From time to time, I like to report on the field of archaeology, practitioners of which are always presenting us with wonders of the past. Previously, I’ve told you about finds such as 2,100-year-old eye medication and three-century year old pretzels.
With all the scientists and graduate students out there digging all over the place, you’d think they would have found everything by now, but that’s not the case. New old stuff is popping up all the time.
For instance, archaeologists surveying the site of a new mall in Redmond, Wash. have uncovered a plethora of ancient tools used by the area’s earliest inhabitants. Findings included the carcass of a prehistoric mouse, an Altair 8800 microcomputer, and a 5.25″ floppy disk containing part of the installation instructions for MS-DOS Version 1.14.
Ha ha, just kidding. The tools that were found had nothing to do with nearby Microsoft headquarters and, as such, were not nearly as valuable as the items listed above. However, they were of interest to the archaeologists, because the 10,000-year-old scrapers, awls and spear points mean this is the oldest site in the Puget Sound lowland with stone tools, predating by some 9,990 years the Home Depot on Northeast 76th Street in Redmond. Even better, some of the spear points still had the remnants of prey on them, which goes to show that archaeology is not only fascinating, it can also be disgusting.
Speaking of which, that brings us to a discovery made by Swedish treasure hunters diving on the historic shipwreck of a warship named The Kronan. The divers were searching for gold coins and jewelry of the type that had been found previously on the wreck, but were lucky enough to instead find…well, I’ll just let you read the headline of the Evening Post that announced the news:
“Fyndet i gamla vraket: 340 år gammal ost.”
Yes, of course the Evening Post is a Swedish newspaper! Who else would cover Swedish divers diving on a Swedish shipwreck that was sunk in 1668 in a battle against a combined Dutch-Danish fleet during a series of wars that plagued Northern Europe in the late 17th Century, and likely delayed for decades the arrival on North American shores of IKEA.*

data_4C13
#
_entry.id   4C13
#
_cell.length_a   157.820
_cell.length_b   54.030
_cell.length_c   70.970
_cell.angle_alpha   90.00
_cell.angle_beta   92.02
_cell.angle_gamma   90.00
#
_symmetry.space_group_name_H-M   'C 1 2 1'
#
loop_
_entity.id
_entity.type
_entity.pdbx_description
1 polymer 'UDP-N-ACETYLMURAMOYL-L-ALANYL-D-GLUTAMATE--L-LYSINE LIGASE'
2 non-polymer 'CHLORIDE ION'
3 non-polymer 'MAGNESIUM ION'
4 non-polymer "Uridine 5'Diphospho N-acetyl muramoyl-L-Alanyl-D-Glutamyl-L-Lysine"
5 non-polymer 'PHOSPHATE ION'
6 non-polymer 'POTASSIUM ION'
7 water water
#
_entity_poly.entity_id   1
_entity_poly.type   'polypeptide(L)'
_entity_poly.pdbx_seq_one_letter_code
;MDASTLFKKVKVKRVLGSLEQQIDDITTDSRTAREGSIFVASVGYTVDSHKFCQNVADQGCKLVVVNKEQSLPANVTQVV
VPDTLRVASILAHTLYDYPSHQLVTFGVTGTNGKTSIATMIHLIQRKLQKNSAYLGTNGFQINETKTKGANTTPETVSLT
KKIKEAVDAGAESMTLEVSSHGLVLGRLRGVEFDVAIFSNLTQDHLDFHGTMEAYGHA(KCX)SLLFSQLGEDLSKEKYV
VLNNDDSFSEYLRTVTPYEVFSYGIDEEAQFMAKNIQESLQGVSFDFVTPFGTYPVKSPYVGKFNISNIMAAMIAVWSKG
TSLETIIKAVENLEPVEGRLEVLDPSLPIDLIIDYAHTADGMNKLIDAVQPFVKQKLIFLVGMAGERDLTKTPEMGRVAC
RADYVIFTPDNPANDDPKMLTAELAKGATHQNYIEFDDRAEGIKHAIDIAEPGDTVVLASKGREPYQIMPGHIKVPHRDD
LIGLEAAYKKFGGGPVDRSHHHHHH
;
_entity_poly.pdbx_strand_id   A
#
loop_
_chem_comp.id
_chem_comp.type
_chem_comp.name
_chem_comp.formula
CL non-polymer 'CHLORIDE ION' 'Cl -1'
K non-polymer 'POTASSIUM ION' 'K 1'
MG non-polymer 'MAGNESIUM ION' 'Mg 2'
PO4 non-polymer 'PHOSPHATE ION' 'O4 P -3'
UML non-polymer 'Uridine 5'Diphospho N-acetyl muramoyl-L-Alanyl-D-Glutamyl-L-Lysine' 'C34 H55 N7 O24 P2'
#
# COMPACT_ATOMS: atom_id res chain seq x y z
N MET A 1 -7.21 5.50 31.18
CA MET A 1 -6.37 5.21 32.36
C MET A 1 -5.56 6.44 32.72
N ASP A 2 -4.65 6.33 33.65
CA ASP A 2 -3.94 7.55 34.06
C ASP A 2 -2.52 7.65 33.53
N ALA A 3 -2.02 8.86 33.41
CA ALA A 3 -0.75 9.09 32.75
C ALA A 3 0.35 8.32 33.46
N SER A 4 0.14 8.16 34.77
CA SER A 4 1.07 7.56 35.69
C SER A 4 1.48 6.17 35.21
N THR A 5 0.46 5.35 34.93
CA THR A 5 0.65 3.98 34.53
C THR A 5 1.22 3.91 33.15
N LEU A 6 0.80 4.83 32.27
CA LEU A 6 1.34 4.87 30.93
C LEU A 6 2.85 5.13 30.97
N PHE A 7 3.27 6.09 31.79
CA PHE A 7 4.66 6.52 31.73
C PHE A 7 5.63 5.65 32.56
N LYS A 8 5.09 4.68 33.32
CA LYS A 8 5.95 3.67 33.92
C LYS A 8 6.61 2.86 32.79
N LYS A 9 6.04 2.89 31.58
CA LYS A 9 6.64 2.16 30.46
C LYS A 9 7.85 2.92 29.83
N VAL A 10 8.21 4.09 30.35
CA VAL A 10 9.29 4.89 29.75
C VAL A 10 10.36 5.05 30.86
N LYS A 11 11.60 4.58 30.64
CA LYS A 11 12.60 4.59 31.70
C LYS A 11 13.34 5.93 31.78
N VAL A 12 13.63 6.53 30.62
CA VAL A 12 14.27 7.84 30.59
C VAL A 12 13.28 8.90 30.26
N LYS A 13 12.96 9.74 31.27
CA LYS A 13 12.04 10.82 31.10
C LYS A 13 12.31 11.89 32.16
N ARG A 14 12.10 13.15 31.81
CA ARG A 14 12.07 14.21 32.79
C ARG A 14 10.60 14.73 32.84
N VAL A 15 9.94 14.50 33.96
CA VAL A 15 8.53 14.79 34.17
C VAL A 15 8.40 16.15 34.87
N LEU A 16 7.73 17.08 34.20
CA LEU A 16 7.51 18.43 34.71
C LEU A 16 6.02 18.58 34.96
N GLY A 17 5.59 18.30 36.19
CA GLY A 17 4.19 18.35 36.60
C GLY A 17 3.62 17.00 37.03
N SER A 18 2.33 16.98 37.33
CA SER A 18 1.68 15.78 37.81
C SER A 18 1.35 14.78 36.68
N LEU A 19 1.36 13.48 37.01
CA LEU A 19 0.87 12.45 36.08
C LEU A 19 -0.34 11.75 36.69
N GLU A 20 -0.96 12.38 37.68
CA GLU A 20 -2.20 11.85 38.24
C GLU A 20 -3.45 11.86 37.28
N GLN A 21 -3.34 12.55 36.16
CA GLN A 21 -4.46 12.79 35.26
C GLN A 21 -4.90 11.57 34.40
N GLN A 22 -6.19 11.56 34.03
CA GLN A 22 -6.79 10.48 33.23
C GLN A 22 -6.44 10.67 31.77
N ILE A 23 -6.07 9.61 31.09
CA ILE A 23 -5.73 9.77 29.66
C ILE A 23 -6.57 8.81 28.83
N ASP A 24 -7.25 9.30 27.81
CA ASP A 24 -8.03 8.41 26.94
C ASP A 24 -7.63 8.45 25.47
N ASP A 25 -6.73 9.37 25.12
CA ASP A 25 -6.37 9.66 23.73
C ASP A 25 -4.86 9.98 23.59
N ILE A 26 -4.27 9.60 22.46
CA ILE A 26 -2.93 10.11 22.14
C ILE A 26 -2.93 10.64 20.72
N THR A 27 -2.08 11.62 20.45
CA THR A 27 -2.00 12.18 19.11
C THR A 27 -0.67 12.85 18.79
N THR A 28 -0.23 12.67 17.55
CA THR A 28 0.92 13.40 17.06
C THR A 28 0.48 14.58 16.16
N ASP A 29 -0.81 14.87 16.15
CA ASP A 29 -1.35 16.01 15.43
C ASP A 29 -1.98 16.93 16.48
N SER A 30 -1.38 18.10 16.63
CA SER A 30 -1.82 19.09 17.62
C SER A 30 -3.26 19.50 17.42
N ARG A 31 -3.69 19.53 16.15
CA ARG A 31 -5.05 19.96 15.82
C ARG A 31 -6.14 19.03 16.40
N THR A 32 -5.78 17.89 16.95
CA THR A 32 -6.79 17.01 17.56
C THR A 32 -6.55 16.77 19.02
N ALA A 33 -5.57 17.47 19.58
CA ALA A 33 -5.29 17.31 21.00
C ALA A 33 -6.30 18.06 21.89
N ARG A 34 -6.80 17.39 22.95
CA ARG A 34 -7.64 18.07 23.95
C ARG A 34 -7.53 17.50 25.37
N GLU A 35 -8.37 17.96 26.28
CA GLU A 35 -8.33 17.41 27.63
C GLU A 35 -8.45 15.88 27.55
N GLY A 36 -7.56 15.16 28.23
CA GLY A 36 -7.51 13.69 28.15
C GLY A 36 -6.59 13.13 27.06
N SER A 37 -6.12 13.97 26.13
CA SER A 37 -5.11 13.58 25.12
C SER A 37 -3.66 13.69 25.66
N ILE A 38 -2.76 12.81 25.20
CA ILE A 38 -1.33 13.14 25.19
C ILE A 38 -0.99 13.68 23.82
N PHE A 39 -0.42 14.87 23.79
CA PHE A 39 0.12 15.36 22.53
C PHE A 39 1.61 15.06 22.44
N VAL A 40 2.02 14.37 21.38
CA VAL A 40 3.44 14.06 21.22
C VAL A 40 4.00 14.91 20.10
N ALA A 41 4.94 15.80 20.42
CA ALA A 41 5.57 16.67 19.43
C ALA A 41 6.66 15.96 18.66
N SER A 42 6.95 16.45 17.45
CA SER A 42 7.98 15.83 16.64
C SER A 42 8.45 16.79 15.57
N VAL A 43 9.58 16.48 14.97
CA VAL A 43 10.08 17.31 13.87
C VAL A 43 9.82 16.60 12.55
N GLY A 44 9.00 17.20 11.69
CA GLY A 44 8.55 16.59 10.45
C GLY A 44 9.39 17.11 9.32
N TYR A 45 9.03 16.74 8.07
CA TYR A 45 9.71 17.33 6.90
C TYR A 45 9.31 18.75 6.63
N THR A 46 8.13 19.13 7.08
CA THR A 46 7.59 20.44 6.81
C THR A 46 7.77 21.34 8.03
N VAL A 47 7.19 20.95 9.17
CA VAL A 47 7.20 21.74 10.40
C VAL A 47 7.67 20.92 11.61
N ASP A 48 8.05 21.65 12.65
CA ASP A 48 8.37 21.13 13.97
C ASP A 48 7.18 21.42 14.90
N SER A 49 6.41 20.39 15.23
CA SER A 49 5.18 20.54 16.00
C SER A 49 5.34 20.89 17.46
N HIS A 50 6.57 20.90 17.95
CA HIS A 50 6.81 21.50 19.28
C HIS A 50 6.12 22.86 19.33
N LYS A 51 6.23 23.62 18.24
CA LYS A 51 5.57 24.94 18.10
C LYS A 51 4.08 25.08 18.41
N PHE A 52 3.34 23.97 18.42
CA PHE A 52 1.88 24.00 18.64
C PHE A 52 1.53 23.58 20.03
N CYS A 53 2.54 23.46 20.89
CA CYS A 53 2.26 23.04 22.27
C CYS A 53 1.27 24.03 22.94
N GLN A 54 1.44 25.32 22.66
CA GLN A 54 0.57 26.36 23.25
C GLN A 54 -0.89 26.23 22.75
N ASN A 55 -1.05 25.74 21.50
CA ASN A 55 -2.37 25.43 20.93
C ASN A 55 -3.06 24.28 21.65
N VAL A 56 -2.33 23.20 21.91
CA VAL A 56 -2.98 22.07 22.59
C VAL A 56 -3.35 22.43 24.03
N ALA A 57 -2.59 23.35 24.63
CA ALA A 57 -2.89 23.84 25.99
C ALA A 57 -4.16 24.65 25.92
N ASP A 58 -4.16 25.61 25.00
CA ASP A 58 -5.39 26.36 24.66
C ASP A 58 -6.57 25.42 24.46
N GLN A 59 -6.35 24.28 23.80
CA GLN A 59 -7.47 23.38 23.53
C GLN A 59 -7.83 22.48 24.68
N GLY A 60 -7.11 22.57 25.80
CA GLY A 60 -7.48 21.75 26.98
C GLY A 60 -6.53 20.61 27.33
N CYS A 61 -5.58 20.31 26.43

Where was I?
Right, that headline. Here’s the translation:
“The discovery of the ancient wreck: 340 year old cheese”
According to reports, the cheese, which was found inside a tin, smelled exactly as you’d expect it to. And yet, it was not the most nauseating thing discovered on the wreck of the Kronan. Because divers also found brain tissue. Better yet, the brain tissue was inside a skull! And if you combine the cheese, the brain and the skull, you get head cheese, which is available at your local supermarket, and is, perhaps, more gross than any of the shipwreck discoveries.
Oh, and one more thing about this story: it was also reported in a publication called The Cheese Connoisseur, which certainly makes me wonder about anybody marketing aged cheese.
Next we travel to Serbia, where archaeologists have found writing etched onto tiny leaves of gold and silver that were alongside skeletons of humans buried almost 2,000 years ago. Judging from the photo at left, I would expect the scrolls to say things like “Doublemint” and “Juicy Fruit,” but evidently they contain magic spells.
Researchers have identified the names of a few demons that are connected to the territory of modern-day Syria. But the spells are in Aramaic and written in the Greek alphabet with poor handwriting, so they may never be fully translated.
I hope you’ll join me in thinking that’s a good thing. When have you ever seen a movie where some ancient incantation turned out to be benevolent?
- Beautiful Scientist (Amy Adams): We think we’ve got the inscription translated. It’s either a love enchantment or a curse that will summon pure evil from the depths of the Earth’s core.
- Blindly Ambitious Archaeologist (Jude Law): Why don’t we say it out loud and find out?
- Nerdy Historian (Jeff Goldblum): I, um, really don’t think that’s a good idea. By the way, did that statue just move?
Speaking of statues (as Jeff just was), our last stop is Cairo, where England’s Independent reports that “archaeologists from Egypt and Germany have found a massive eight-metre statue of Ramses II submerged in ground water in a Cairo slum.”
In case you’re unfamiliar with British measurements, eight metres is roughly the equivalent of eight meters. To put that in perspective, imagine a little more than three and a half Shaquille O’Neals standing on top of each other.
Which leads me to this question: how do you not happen to notice three and a half Shaquille O’Neals laying around in some ground water? It seems to me you wouldn’t need archaeologists for a find like this, just the Roto Rooter man. “Yes, sir, your sewer seems to be blocked up a bit. Let me…What’s this? Oh, hello, Shaq. And Shaq. And Shaq. And little Shaq.”
And that’s the news about new old stuff.
See you soon.
*If only they had fought a few centuries longer.